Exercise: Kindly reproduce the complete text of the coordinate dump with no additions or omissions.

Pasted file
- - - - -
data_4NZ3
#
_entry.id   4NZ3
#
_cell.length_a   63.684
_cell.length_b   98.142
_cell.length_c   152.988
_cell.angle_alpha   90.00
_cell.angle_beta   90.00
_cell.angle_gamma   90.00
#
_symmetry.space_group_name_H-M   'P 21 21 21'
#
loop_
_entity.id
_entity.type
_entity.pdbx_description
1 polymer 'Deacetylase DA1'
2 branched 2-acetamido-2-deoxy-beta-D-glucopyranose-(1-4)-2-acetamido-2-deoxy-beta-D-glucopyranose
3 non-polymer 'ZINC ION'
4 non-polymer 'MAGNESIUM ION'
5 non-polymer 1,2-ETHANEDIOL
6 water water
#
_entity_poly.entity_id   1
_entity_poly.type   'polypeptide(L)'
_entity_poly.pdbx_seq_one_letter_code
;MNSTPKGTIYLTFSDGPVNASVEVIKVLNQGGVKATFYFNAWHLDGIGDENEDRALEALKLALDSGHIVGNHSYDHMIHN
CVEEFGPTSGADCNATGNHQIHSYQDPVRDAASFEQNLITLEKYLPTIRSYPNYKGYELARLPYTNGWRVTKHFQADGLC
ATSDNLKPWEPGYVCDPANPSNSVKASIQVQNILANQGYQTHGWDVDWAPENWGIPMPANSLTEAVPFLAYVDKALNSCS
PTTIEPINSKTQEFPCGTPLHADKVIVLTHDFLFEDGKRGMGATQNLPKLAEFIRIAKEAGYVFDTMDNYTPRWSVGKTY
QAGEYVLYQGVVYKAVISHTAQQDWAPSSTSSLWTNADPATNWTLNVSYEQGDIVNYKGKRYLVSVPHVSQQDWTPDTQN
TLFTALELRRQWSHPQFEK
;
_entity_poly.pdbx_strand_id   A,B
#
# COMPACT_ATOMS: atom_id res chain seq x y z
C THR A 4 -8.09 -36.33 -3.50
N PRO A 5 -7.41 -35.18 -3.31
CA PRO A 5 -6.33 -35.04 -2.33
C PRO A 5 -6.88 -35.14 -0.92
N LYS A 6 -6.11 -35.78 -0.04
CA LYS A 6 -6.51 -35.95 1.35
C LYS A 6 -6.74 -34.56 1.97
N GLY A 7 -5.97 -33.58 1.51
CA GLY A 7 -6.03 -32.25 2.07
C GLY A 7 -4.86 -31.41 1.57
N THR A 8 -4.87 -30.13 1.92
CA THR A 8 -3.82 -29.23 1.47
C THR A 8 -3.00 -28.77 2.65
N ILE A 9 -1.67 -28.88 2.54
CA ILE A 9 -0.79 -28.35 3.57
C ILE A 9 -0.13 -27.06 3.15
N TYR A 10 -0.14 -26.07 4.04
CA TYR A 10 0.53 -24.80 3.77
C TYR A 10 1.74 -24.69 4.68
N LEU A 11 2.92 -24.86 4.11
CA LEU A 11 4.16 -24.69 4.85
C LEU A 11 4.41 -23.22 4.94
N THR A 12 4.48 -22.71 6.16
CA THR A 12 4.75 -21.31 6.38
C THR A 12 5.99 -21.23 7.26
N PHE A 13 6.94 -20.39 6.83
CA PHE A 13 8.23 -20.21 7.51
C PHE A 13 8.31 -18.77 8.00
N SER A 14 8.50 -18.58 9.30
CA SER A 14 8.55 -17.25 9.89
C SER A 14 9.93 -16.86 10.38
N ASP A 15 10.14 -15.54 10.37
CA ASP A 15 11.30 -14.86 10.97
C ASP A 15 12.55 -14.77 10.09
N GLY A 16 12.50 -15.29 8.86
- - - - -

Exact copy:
data_4NZ3
#
_entry.id   4NZ3
#
_cell.length_a   63.684
_cell.length_b   98.142
_cell.length_c   152.988
_cell.angle_alpha   90.00
_cell.angle_beta   90.00
_cell.angle_gamma   90.00
#
_symmetry.space_group_name_H-M   'P 21 21 21'
#
loop_
_entity.id
_entity.type
_entity.pdbx_description
1 polymer 'Deacetylase DA1'
2 branched 2-acetamido-2-deoxy-beta-D-glucopyranose-(1-4)-2-acetamido-2-deoxy-beta-D-glucopyranose
3 non-polymer 'ZINC ION'
4 non-polymer 'MAGNESIUM ION'
5 non-polymer 1,2-ETHANEDIOL
6 water water
#
_entity_poly.entity_id   1
_entity_poly.type   'polypeptide(L)'
_entity_poly.pdbx_seq_one_letter_code
;MNSTPKGTIYLTFSDGPVNASVEVIKVLNQGGVKATFYFNAWHLDGIGDENEDRALEALKLALDSGHIVGNHSYDHMIHN
CVEEFGPTSGADCNATGNHQIHSYQDPVRDAASFEQNLITLEKYLPTIRSYPNYKGYELARLPYTNGWRVTKHFQADGLC
ATSDNLKPWEPGYVCDPANPSNSVKASIQVQNILANQGYQTHGWDVDWAPENWGIPMPANSLTEAVPFLAYVDKALNSCS
PTTIEPINSKTQEFPCGTPLHADKVIVLTHDFLFEDGKRGMGATQNLPKLAEFIRIAKEAGYVFDTMDNYTPRWSVGKTY
QAGEYVLYQGVVYKAVISHTAQQDWAPSSTSSLWTNADPATNWTLNVSYEQGDIVNYKGKRYLVSVPHVSQQDWTPDTQN
TLFTALELRRQWSHPQFEK
;
_entity_poly.pdbx_strand_id   A,B
#
# COMPACT_ATOMS: atom_id res chain seq x y z
C THR A 4 -8.09 -36.33 -3.50
N PRO A 5 -7.41 -35.18 -3.31
CA PRO A 5 -6.33 -35.04 -2.33
C PRO A 5 -6.88 -35.14 -0.92
N LYS A 6 -6.11 -35.78 -0.04
CA LYS A 6 -6.51 -35.95 1.35
C LYS A 6 -6.74 -34.56 1.97
N GLY A 7 -5.97 -33.58 1.51
CA GLY A 7 -6.03 -32.25 2.07
C GLY A 7 -4.86 -31.41 1.57
N THR A 8 -4.87 -30.13 1.92
CA THR A 8 -3.82 -29.23 1.47
C THR A 8 -3.00 -28.77 2.65
N ILE A 9 -1.67 -28.88 2.54
CA ILE A 9 -0.79 -28.35 3.57
C ILE A 9 -0.13 -27.06 3.15
N TYR A 10 -0.14 -26.07 4.04
CA TYR A 10 0.53 -24.80 3.77
C TYR A 10 1.74 -24.69 4.68
N LEU A 11 2.92 -24.86 4.11
CA LEU A 11 4.16 -24.69 4.85
C LEU A 11 4.41 -23.22 4.94
N THR A 12 4.48 -22.71 6.16
CA THR A 12 4.75 -21.31 6.38
C THR A 12 5.99 -21.23 7.26
N PHE A 13 6.94 -20.39 6.83
CA PHE A 13 8.23 -20.21 7.51
C PHE A 13 8.31 -18.77 8.00
N SER A 14 8.50 -18.58 9.30
CA SER A 14 8.55 -17.25 9.89
C SER A 14 9.93 -16.86 10.38
N ASP A 15 10.14 -15.54 10.37
CA ASP A 15 11.30 -14.86 10.97
C ASP A 15 12.55 -14.77 10.09
N GLY A 16 12.50 -15.29 8.86